My husband and I have been wanting to visit Charlotte for some time. During our annual trip to South Carolina, we always read the Charlotte Observer, which (unlike the Indianapolis Star) is still a real newspaper–perhaps not as excellent as it once was, but one of the few remaining examples of actual journalism. The Observer piqued our interest well before the DNC chose the city for its convention, and since Charlotte is about the same size as Indianapolis, we were curious to see how the two cities compare.
We are staying downtown, in a historic Hotel, the Dunhill. Very nice. There are a lot of hotels in the center city–including a pretty posh Four Seasons. There are also a lot of corporate headquarters, mostly but not exclusively bank headquarters. (Being a banking center right now is probably not an asset.) Lots of restaurants, too–although, like in Indy, most are chains.
What I have seen that I like/envy: the scale of the downtown is wonderful. It is dense. The streets aren’t too wide. The sidewalks–paved with very attractive concrete brick pavers–are immaculate (the hotel concierge tells me they are swept daily–something we used to do when Hudnut was Mayor, but not since). There are lots of trees and plantings, and the streets are lined with benches that invite you to sit a while. There are kiosks where vendors sell flowers and produce. While few buildings are architectural gems–most are “corporate inoffensive”–some are very nice, and the scale and trees combine to make strolling downtown Charlotte a very pleasant experience.
The transit has me green with envy. There is a free trolley that circulates downtown every few minutes. There are real buses that appear to be frequent too. But the star is the train. We rode it to the end and back; it was clean and quick and the stations were well-designed and attractive. The train and bus systems are integrated, with bus service “feeding” the train in what appears to be a very efficient transportation system. My only quibble was the automated machine from which we bought our tickets–it wasn’t intuitive to people like us who hadn’t used it before, and in the bright sunlight, the screen with instructions was hard to read.
That ticket dispenser reminded me of the confusing parking meter system we have just installed in Indianapolis. Charlotte has a similar system, but it is much, much more user friendly–and it dispenses a receipt. A real, genuine paper receipt, unlike ours. Their version sits on streets lined not just with the benches I’ve mentioned, but lots of nicely-designed bike racks. In addition, like NYC, Charlotte is in the process of introducing a bike-sharing program; rows of sparkling new bikes were being set out at various busy intersections as we walked around. Most impressive of all–there were free “quickie” charging stations for electric and hybrid vehicles. (In fact, there were many signs that Charlotte is trying hard to be green.)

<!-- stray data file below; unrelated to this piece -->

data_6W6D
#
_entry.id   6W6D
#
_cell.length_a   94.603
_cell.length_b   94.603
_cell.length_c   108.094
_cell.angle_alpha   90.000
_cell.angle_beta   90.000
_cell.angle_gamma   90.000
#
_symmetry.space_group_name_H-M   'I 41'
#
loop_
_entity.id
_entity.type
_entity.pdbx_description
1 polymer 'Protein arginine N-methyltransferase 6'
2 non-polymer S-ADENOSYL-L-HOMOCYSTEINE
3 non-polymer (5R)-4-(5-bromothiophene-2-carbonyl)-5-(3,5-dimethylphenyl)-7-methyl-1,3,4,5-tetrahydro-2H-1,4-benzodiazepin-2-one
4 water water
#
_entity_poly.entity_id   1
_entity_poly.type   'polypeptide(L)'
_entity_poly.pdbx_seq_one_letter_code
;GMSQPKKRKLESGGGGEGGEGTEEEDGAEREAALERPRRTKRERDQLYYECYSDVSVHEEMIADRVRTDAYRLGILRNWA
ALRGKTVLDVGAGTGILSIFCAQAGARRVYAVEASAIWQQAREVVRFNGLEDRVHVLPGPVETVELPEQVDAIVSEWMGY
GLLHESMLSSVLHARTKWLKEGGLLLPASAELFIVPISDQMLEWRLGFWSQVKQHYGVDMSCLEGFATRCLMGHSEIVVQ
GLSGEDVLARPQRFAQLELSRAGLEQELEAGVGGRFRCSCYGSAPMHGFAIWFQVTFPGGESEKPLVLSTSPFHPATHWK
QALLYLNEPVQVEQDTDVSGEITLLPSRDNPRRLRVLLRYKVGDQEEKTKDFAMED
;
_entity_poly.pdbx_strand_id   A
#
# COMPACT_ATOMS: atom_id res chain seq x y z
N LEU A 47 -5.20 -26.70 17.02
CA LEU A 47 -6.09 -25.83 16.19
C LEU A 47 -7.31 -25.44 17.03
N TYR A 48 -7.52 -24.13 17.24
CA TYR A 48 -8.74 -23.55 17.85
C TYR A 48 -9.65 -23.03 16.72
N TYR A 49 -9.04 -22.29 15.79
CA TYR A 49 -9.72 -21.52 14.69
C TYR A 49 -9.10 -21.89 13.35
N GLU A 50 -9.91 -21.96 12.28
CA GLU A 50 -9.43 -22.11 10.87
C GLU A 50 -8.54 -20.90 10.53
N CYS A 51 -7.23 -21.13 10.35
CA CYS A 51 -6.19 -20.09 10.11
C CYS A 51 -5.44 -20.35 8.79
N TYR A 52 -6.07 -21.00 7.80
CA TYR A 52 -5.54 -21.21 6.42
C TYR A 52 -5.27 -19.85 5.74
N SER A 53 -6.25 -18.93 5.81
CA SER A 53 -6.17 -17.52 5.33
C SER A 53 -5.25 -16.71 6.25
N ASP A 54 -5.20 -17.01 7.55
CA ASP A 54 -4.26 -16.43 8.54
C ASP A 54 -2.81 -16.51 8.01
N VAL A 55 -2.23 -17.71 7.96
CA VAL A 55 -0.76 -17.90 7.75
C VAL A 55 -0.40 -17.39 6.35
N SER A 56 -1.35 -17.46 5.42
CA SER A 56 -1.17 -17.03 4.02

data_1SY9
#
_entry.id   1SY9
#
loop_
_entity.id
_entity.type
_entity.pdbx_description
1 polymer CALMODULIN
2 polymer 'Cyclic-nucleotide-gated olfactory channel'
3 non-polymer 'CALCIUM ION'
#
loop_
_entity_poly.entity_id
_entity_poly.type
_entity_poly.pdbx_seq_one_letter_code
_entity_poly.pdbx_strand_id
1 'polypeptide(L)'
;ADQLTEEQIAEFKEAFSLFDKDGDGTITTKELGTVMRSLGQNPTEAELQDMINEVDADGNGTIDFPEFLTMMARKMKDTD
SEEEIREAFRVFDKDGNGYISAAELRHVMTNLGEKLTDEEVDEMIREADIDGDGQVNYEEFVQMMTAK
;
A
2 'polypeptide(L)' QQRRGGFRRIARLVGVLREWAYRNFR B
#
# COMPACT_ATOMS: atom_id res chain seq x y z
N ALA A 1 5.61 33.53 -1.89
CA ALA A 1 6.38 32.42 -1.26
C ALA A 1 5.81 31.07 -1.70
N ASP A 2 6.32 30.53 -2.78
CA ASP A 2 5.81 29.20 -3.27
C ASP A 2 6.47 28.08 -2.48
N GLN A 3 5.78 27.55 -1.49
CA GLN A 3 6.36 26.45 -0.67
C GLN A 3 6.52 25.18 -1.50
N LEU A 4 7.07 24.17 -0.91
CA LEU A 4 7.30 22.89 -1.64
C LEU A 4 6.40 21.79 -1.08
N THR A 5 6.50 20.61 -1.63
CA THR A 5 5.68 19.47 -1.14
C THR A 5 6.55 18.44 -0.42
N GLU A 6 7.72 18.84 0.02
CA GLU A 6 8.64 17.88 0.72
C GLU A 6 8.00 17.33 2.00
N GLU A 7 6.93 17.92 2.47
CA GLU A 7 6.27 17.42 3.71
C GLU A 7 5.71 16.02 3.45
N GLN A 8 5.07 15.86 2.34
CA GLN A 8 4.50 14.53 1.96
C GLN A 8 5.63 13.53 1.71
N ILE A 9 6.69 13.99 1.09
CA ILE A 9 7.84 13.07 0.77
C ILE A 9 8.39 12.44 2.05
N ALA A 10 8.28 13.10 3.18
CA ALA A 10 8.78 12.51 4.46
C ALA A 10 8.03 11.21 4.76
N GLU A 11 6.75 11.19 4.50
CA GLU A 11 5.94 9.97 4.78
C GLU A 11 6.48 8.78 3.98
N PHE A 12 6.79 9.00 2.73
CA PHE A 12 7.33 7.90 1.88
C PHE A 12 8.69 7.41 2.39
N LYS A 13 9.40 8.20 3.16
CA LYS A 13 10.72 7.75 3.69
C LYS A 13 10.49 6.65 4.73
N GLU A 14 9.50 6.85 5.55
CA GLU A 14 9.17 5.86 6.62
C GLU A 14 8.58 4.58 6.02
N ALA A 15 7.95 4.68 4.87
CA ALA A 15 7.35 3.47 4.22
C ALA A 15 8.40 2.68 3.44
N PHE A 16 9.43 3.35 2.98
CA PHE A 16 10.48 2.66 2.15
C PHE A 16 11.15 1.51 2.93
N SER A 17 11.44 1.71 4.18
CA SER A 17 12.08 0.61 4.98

There is abundant downtown housing. I walked through a historic district a couple of blocks from our hotel, where lots of multi-family housing–both original and infill–was intermingled with the same sorts of charming old houses, virtually all restored, that we have in the Old Northside neighborhood. Once again, the scale of the neighborhood compensated for some fairly pedestrian architecture. There were “pocket parks” everywhere–delightful little oases that appear to be well-maintained. Downtown also has multiple high-rise apartment buildings, condo and rental. I would guess that even with Indianapolis’ surge lately, Charlotte has a considerably greater range of downtown housing choices. I wonder how much of that is due to the fact that Charlotte has one consolidated, county-wide school system and excellent public transit (including 8 Amtrak trains a day to destinations like New York and New Orleans).
In short, this is a place where people appear to care about their city.
All is not perfect in Charlotte, of course, and there are some gaps that ought to worry the city fathers and mothers.
There is virtually no retail in the center city. No shopping streets. There’s a library, a “Discovery Center,” several very nice museums (I can’t speak to the collections, since I didn’t go in–only so much you can do in a day.) But no street had shops to browse. I didn’t even see grocers–especially surprising given the amount of housing. (Turns out I missed a food market, but the absence of other shopping was confirmed in a conversation with our lunch waitress.)
There is also no obvious arts community. I asked the hotel concierge, and he admitted that Charlotte had nothing like Asheville’s vibrant arts community. He hastened to say that there is a lot of corporate support for “the arts”–but it was clear he was referring to museums, concerts and the like, not to the sort of robust arts scene we have in Indianapolis.
So there’s my snapshot, after one hot and muggy day. There’s a lot to like here, and some important missing elements.
I’d kill for their transit….
One thought on “Charlotte vs. Indy”
Looking forward to seeing it for the first time in years, in Sept. One thing folks don’t realize about groceries: they need a LOT of density to stay alive. Unless they can develop a strong loyal base like O’Malia’s downtown has. Their margins are small, but, on the other hand: I’ve never met a poor grocer. Hmmmmmm.
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